Rivers of a Lost Coast

Rivers of a Lost Coast

  • By: Seth Norman
Rivers of a Lost Coast

A documentary narrated by Tom Skerritt
Directed and produced by Justin Coupe & Palmer Taylor
www.riversofalostcoast.com, $29.95

There’s much to ponder in Rivers of a Lost Coast, an award-winning documentary about a minor apocalypse—make that major for West Coast salmon, with many runs already extinct or on the verge; and catastrophic for California’s steelhead, now so diminished that conditions call for a new word or one I don’t know yet. If decimation means taking one of 10, how do we describe a process that leaves roughly that? And when so much of what’s left is spawned hatchery product returning from the Pacific for factory-pool reunions?

That’s where Lost Coast comes in. But this is not a simple story or another dire tale. The film is visual ballad and ethnography, an “I’m telling you” drama describing a brief-lived culture of passionate fly-fishing fanatics who pioneered, popularized, sometimes exploited and now watch die one of the greatest sport-fisheries anytime, anywhere, bar none. It’s a treasury of historical materials and first-person testimony presented at a professional level traditionally reserved for political movements, historical eras and medium-sized wars. New technology made that possible—but Lost Coast only emerges from labor of love.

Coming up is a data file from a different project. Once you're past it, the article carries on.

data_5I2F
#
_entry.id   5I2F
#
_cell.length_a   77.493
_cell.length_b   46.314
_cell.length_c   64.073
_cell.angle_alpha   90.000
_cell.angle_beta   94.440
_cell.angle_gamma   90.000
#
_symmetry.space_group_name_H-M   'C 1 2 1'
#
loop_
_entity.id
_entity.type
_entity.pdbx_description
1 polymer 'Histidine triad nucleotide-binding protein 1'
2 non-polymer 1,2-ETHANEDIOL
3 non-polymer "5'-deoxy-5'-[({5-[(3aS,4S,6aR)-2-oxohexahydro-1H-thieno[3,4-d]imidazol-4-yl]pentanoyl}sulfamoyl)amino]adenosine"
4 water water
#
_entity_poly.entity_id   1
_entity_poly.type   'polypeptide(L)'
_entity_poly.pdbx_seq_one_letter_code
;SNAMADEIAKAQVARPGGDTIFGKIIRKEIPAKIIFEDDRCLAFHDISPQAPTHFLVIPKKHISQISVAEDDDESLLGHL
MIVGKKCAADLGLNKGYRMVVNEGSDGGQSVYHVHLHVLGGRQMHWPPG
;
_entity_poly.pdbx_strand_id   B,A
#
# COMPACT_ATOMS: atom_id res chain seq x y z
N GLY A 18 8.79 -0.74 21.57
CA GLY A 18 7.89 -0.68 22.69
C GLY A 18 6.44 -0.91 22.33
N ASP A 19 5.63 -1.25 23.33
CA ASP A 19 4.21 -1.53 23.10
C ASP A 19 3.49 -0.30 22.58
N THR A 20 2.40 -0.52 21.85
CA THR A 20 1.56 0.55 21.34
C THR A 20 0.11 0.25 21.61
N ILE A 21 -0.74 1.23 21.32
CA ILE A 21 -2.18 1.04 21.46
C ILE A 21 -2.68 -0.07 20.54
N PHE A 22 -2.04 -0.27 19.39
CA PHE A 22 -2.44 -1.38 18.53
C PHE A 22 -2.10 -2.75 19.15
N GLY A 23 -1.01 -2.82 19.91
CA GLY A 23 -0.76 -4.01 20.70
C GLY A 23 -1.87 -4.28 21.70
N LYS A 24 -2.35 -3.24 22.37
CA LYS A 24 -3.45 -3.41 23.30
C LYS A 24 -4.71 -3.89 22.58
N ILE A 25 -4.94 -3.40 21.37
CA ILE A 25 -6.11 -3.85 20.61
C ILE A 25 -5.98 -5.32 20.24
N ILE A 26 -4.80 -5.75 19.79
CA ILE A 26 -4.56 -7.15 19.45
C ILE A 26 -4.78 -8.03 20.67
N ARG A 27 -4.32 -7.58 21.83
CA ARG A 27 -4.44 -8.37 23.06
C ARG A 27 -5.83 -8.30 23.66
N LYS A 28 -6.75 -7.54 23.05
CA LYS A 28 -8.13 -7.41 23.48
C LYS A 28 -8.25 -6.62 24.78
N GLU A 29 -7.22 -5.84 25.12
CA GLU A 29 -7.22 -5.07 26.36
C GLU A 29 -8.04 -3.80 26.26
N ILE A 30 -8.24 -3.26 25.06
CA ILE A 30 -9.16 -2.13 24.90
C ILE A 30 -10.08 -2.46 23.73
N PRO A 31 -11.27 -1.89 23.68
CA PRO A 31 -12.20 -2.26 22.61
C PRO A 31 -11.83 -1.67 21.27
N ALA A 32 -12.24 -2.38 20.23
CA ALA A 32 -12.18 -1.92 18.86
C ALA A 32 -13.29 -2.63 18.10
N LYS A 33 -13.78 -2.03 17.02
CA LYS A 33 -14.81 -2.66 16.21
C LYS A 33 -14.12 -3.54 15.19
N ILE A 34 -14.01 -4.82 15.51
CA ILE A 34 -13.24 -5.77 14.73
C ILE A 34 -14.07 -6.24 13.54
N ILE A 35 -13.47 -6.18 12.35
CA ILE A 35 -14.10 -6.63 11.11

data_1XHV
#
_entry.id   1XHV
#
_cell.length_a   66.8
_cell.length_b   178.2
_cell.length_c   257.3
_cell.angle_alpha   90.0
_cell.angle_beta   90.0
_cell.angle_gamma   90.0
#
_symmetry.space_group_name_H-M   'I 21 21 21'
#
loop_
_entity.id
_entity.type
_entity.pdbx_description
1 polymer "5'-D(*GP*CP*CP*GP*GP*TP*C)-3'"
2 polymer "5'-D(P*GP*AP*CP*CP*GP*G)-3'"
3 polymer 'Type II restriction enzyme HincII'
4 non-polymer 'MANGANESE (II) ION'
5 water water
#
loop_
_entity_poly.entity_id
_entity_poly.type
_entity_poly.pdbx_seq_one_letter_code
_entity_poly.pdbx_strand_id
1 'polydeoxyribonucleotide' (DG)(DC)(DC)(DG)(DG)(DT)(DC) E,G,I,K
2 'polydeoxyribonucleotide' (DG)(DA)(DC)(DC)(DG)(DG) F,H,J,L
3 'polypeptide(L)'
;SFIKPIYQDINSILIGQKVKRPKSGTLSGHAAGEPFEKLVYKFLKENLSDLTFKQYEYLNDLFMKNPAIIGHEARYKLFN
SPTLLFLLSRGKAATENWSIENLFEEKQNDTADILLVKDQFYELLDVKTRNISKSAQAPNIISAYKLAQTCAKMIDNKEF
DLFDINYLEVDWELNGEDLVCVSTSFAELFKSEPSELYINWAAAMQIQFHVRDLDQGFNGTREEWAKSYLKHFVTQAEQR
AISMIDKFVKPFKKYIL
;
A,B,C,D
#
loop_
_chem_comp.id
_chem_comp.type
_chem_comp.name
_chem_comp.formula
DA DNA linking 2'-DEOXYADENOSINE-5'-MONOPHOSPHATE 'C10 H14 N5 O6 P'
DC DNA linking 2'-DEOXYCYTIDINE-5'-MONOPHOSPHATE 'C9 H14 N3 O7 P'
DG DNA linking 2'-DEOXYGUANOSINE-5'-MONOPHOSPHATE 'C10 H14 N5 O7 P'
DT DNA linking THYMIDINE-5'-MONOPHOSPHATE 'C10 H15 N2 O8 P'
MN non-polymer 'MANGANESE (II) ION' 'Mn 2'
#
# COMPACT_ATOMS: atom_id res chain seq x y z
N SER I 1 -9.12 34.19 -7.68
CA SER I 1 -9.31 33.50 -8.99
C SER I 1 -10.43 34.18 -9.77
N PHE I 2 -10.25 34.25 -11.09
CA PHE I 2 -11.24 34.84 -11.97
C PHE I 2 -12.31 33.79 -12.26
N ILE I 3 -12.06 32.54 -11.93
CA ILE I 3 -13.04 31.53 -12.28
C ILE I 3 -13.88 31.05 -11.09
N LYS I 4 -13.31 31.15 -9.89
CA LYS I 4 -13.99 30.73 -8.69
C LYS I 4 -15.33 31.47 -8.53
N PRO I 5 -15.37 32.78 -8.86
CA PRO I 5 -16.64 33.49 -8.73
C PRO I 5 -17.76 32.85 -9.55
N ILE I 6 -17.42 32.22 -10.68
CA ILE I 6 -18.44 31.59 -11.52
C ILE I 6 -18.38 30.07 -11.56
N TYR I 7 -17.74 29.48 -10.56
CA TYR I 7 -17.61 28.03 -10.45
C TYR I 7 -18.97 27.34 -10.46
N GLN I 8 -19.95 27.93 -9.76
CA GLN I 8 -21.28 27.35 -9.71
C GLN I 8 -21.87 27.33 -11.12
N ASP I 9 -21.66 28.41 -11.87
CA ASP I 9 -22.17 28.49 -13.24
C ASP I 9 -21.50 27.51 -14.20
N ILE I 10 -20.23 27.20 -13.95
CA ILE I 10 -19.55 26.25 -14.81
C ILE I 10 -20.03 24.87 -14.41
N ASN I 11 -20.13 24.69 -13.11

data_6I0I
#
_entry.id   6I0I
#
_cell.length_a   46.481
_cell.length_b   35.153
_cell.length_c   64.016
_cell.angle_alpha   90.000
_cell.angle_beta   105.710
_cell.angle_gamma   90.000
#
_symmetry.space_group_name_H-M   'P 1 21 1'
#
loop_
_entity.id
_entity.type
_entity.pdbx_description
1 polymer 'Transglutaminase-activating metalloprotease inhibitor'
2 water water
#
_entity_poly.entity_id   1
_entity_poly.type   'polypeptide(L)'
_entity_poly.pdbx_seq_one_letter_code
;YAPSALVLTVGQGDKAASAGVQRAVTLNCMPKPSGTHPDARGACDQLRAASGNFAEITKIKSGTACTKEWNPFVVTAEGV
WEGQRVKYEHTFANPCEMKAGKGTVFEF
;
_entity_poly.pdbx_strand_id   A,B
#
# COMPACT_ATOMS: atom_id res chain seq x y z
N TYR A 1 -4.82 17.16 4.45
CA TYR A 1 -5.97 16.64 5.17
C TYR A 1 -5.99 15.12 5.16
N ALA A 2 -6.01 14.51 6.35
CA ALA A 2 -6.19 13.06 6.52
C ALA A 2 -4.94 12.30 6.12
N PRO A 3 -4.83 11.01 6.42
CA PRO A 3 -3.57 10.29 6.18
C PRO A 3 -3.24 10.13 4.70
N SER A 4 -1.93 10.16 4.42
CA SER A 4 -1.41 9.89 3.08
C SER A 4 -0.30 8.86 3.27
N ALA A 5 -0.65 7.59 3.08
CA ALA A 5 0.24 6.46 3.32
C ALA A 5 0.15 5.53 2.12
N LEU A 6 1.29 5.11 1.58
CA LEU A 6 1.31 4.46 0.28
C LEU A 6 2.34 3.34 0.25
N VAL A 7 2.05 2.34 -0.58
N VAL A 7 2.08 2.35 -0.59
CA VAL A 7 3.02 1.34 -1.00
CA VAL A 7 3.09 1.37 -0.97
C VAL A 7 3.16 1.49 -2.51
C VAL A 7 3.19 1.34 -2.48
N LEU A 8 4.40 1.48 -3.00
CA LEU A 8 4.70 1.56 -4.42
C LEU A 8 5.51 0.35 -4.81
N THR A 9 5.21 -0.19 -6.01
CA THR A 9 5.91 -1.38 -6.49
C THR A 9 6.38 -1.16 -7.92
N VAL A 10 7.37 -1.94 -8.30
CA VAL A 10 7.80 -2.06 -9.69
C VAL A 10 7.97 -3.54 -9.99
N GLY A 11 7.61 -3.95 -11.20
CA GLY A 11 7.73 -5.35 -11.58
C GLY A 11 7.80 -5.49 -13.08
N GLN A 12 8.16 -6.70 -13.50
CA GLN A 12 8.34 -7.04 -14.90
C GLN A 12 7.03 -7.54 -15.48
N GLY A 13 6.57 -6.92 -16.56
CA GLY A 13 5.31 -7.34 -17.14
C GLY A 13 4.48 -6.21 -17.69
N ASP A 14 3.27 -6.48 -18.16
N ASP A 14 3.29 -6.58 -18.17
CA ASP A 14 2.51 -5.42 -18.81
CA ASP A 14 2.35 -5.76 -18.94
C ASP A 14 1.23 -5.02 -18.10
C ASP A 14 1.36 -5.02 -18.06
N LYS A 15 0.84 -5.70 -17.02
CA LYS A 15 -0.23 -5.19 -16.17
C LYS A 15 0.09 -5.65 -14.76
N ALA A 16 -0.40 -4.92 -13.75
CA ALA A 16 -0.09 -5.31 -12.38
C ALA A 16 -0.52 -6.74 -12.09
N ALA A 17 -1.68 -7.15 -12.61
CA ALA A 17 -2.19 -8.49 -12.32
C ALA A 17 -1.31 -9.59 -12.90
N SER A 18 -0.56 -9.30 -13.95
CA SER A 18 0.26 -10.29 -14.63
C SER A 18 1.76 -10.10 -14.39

I testify: It’s too late to film the hunter who shot the last Golden State grizzly (you know, that symbol on the state flag); so many, many credits to Palmer Taylor, Justin Coupe and crew for capturing perspectives of a generation who knew it best. The voices of these men, their faces…aged now—a cadre of younger steelhead bucks don’t show up here—you can see their eyes light, hear tone and timbre change as they describe awesome battles, days of relentless excitement, camaraderie and conflicts among an eclectic collection of the hard-core group…all this illustrated by old film footage and photos of salmon and steelhead anglers that confirm their glories and reveal smiles as wide as river mouths.

Then you watch their faces fall, describing today. Some look truly stunned. Or haunted.

Let’s not call it slaughter, and the lumbering-dam truth is more complicated than a few tens of thousands of fishers killing limits of salmon and steelhead tens of thousands of times. If “silver ghosts” once described their quarry, now the phrase fits rivers like California’s Russian and Eel—still achingly lovely to the eye, if almost empty most years of the fish that offered so much, early in most of our own lifetimes.

A national audience will recognize a few names among this cast of 30—Russ Chatham, Hal Jensen and Lani Waller, for example—West Coasters and Californians many more, including Jim Adams, Smith River salmon savant and primary architect of the Hat Creek restoration. (Give thanks to the producer-directors for a 40-page booklet that accompanies the DVD, with brief bios of the players.)

But region and reputation are irrelevant listening to those who speak with such passion, candor and aching regret. These are men who loved a fish and pursuit without constraint, way beyond “reason”; and who with almost absent exception failed to see the extent of ruin just upstream. They had excellent reasons, of course: natural vagaries of anadromous cycles, the poorly understood or deliberately unacknowledged effects of over-harvest, lumbering in watersheds, mining, dams—the disbelief that such abundance could ever end. And perhaps they were consumed by the moment, year to year. “We were stupid,” Russ Chatham insists, and not just once.